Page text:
JEFFERSON CITY, Mo. — Former Rep. Rocky Miller has mounted a legal challenge to Missouri statute which bars legislators from lobbying for at least two years following their service in the General Assembly.
Miller said the statute, which was added to the Missouri Constitution in 2018, violates his free speech rights. He represented HD 124 in Camden and Miller counties from 2013-2021.
“Earlier this year, I was approached by a business which needed help navigating some environmental regulation issues with the state. Unfortunately, I was unable to help them because of a recent law that bans me from advocating for them to the government,” Miller told The Missouri Times. “Some call this lobbying, but the constitution calls it freedom of speech and petitioning your government.”
“I am suing the Missouri officials who enforce this unconstitutional infringement on my rights,” Miller said.
The lawsuit was filed in the U.S. District Court for the Western District of Missouri late Thursday. It names Elizabeth Ziegler and other members of the Missouri Ethics Commission (MEC) as the defendants.
His lawsuit seeks an injunction against the lobbying ban for legislators from being enforced as well as compensatory damages.
According to the lawsuit, Miller was approached by a company in November and was asked to provide lobbying services in Missouri’s executive and legislative branches. Miller has spent three decades as an engineer in Missouri with a particular focus on environmental engineering.
The lawsuit said Miller’s background in engineering and legislative services made him “uniquely qualified to advocate” on behalf of that company but the lobbying ban prevented him from being able to successfully register as a lobbyist with the MEC.
“The Lobbying Ban acts as a prior restraint on speech by completely banning Miller from speaking to legislators and executive department officials on behalf of others. The Lobbying Ban is also a content-based restriction on speech because it regulates the substance of what Miller must say; it permits him to speak about his own interest, but not Prospective Client’s,” the lawsuit said. “Thus, the Lobbying Ban also restricts Miller’s right to petition the government.”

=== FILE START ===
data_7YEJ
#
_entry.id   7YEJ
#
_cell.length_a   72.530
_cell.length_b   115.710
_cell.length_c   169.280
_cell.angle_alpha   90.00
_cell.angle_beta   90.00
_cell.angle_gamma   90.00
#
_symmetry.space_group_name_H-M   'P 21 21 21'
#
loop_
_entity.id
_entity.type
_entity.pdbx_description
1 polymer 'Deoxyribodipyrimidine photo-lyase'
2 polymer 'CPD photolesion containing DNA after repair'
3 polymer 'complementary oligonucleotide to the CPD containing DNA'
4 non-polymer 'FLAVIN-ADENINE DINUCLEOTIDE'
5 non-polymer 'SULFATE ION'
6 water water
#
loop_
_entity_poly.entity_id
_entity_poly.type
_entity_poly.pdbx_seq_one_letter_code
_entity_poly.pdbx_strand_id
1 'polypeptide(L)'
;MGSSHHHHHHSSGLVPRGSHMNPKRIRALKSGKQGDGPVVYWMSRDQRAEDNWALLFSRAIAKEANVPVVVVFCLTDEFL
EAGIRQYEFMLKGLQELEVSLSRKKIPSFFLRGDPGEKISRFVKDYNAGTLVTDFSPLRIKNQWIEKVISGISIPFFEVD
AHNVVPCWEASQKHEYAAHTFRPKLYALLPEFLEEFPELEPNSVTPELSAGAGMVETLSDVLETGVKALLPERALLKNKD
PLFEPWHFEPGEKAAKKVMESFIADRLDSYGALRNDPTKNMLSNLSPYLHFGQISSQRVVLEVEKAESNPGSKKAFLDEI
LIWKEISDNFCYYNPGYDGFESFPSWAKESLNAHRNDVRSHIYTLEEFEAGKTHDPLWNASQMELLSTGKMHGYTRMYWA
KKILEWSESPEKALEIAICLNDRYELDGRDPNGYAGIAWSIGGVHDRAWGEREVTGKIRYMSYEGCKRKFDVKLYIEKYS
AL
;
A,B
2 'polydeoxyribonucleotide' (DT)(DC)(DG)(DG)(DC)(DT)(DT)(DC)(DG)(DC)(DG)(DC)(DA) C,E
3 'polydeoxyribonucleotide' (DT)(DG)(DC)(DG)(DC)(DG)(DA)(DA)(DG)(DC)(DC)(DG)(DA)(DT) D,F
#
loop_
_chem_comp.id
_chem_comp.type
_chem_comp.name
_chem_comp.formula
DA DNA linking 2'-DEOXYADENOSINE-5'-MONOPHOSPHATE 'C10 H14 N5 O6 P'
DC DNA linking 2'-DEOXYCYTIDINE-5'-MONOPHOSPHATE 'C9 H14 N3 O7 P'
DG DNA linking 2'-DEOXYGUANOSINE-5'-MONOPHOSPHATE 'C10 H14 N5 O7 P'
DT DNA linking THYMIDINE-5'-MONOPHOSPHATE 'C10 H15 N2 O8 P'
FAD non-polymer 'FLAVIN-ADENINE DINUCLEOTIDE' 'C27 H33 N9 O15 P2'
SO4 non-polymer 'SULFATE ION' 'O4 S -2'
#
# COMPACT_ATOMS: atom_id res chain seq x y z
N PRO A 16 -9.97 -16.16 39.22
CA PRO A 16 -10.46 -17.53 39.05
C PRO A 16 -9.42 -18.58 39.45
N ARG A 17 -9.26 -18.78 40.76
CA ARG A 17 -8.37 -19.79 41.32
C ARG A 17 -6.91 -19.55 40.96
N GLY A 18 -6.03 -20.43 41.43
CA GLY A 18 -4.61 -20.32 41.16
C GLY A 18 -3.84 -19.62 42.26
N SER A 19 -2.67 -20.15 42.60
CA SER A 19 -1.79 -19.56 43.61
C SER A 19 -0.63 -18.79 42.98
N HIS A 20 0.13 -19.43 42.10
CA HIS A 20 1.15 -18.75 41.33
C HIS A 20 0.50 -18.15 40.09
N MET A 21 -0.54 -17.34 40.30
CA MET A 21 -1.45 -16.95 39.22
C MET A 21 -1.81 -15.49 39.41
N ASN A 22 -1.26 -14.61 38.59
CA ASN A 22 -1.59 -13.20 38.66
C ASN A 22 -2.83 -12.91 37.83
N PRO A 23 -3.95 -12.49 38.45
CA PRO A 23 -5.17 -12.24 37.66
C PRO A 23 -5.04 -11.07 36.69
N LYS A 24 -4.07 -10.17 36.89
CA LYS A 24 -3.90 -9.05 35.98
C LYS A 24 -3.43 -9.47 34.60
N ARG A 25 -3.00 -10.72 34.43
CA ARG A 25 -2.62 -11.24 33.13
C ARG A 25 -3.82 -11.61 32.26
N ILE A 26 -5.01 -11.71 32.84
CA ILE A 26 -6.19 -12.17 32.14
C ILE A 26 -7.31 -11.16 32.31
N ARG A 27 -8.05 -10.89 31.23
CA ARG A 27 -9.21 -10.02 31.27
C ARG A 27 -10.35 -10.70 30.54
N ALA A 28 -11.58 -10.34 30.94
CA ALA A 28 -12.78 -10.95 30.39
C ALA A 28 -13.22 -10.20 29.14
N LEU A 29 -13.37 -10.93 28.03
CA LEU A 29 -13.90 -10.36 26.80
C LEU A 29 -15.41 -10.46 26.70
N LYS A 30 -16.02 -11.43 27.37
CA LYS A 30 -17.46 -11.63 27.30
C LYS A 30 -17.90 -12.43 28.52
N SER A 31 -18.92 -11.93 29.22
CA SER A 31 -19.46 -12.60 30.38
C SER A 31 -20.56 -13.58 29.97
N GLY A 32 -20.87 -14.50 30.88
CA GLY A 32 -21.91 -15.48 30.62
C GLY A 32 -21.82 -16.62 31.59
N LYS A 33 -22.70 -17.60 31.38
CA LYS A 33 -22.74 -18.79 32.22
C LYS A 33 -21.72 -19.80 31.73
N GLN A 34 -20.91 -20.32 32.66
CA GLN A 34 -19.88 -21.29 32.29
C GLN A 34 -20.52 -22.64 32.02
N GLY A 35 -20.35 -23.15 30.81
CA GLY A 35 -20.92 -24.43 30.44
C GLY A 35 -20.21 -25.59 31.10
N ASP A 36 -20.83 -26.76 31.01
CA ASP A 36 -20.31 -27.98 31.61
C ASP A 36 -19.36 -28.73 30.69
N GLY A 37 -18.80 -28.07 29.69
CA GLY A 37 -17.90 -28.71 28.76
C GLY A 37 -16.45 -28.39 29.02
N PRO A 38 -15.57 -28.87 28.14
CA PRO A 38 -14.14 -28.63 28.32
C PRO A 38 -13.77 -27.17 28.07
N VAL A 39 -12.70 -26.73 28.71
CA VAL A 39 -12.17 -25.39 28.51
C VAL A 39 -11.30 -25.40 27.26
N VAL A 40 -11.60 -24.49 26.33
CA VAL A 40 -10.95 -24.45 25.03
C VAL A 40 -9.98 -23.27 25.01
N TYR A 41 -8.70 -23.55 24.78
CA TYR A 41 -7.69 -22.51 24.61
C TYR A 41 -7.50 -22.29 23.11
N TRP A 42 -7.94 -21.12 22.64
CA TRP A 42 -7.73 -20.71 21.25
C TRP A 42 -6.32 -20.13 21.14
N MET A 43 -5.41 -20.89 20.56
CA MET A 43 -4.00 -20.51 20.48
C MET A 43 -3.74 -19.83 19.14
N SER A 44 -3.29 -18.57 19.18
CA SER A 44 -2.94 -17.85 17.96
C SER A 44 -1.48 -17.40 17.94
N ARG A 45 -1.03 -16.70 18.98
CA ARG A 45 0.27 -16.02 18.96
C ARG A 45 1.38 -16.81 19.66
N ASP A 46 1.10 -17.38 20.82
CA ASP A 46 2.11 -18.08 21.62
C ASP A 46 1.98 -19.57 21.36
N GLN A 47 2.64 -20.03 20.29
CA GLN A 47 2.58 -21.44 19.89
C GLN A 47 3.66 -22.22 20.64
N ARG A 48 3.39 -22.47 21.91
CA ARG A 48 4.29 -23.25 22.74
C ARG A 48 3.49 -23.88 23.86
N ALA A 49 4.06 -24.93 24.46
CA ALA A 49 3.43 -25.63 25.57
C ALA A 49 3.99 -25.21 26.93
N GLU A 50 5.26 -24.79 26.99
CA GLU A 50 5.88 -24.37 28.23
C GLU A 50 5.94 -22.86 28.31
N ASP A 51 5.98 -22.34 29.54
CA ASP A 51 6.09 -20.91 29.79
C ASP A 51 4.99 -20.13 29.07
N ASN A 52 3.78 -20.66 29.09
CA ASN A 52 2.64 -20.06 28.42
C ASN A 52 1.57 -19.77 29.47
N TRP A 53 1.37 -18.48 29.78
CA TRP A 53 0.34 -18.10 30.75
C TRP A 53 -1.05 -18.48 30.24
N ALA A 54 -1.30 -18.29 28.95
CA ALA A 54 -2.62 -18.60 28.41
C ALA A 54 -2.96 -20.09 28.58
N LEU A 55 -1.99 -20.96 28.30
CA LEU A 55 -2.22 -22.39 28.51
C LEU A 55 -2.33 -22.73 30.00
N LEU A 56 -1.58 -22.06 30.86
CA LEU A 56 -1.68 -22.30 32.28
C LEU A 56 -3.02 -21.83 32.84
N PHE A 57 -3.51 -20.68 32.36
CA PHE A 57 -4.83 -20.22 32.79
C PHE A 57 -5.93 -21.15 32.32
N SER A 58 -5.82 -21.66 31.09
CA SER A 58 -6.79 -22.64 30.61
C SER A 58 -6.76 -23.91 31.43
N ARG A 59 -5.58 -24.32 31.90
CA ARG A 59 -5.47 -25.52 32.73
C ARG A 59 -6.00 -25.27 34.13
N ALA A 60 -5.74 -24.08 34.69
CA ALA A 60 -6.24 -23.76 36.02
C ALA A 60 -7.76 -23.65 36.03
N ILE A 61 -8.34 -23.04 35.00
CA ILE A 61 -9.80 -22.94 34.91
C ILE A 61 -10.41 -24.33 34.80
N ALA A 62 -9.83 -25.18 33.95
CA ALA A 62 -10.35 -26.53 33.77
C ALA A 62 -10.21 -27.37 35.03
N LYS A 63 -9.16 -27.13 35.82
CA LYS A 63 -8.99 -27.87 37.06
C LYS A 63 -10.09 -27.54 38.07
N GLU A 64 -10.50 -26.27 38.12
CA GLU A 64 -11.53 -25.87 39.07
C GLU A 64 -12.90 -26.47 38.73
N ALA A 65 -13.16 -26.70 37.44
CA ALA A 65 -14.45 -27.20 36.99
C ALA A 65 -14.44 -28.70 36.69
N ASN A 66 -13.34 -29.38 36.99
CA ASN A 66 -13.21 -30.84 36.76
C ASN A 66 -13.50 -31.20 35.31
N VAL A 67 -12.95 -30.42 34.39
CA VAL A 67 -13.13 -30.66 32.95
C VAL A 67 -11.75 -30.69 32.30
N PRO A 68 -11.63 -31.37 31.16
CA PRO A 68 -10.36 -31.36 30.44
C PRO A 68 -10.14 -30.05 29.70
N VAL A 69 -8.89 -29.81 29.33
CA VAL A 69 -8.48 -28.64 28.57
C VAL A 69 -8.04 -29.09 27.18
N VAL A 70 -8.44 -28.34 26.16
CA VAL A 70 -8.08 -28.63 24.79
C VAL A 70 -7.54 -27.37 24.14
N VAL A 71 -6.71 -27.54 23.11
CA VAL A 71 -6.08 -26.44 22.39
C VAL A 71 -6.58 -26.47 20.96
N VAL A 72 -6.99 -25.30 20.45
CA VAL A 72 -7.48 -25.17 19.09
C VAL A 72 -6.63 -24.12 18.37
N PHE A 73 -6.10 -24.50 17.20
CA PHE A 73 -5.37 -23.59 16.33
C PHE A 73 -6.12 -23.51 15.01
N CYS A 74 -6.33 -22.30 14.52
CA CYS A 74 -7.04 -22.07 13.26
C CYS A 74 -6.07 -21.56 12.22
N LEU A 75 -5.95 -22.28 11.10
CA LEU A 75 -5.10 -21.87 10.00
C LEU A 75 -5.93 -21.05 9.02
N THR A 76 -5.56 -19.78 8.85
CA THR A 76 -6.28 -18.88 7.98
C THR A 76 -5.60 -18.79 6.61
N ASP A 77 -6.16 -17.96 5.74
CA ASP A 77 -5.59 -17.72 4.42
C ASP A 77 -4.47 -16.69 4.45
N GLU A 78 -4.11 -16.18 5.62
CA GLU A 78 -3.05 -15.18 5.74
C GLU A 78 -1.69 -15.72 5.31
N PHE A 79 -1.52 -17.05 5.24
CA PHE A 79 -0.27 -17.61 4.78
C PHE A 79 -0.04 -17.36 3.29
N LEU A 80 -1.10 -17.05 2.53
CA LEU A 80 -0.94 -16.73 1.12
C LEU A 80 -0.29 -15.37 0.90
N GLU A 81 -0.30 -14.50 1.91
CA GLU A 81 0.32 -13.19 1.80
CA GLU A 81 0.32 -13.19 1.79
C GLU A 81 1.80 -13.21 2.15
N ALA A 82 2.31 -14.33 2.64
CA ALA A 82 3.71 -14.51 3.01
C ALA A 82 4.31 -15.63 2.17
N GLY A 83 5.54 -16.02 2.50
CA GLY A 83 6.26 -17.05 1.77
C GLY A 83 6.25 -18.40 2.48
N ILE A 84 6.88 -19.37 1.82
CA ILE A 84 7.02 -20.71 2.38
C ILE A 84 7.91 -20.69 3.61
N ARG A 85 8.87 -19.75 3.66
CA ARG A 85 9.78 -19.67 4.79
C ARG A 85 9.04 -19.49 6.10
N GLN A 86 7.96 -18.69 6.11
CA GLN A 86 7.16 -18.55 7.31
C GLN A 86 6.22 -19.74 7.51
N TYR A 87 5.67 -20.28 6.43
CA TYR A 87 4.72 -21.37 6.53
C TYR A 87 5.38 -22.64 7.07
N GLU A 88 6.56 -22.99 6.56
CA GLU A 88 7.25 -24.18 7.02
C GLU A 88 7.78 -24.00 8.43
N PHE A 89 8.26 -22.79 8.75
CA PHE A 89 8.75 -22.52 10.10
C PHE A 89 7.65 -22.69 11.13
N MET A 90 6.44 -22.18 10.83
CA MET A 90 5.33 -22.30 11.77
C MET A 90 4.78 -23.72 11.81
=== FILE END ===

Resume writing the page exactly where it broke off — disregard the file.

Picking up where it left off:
The lawsuit said the statute also infringes on the company’s right to petition because it prevented it from hiring its “chosen advocate.”
In 2018, 62 percent of voters approved Amendment 1, otherwise known as Clean Missouri. Among its myriad of provisions, Amendment 1 increased the wait time for legislators to transition to lobbyists from six months to two years.
A representative for the MEC was not immediately available for comment.
Kaitlyn Schallhorn was the editor in chief of The Missouri Times from 2020-2022. She joined the newspaper in early 2019 after working as a reporter for Fox News in New York City.
Throughout her career, Kaitlyn has covered political campaigns across the U.S., including the 2016 presidential election, and humanitarian aid efforts in Africa and the Middle East.
She is a native of Missouri who studied journalism at Winthrop University in South Carolina. She is also an alumna of the National Journalism Center in Washington, D.C.
Contact Kaitlyn at email@example.com.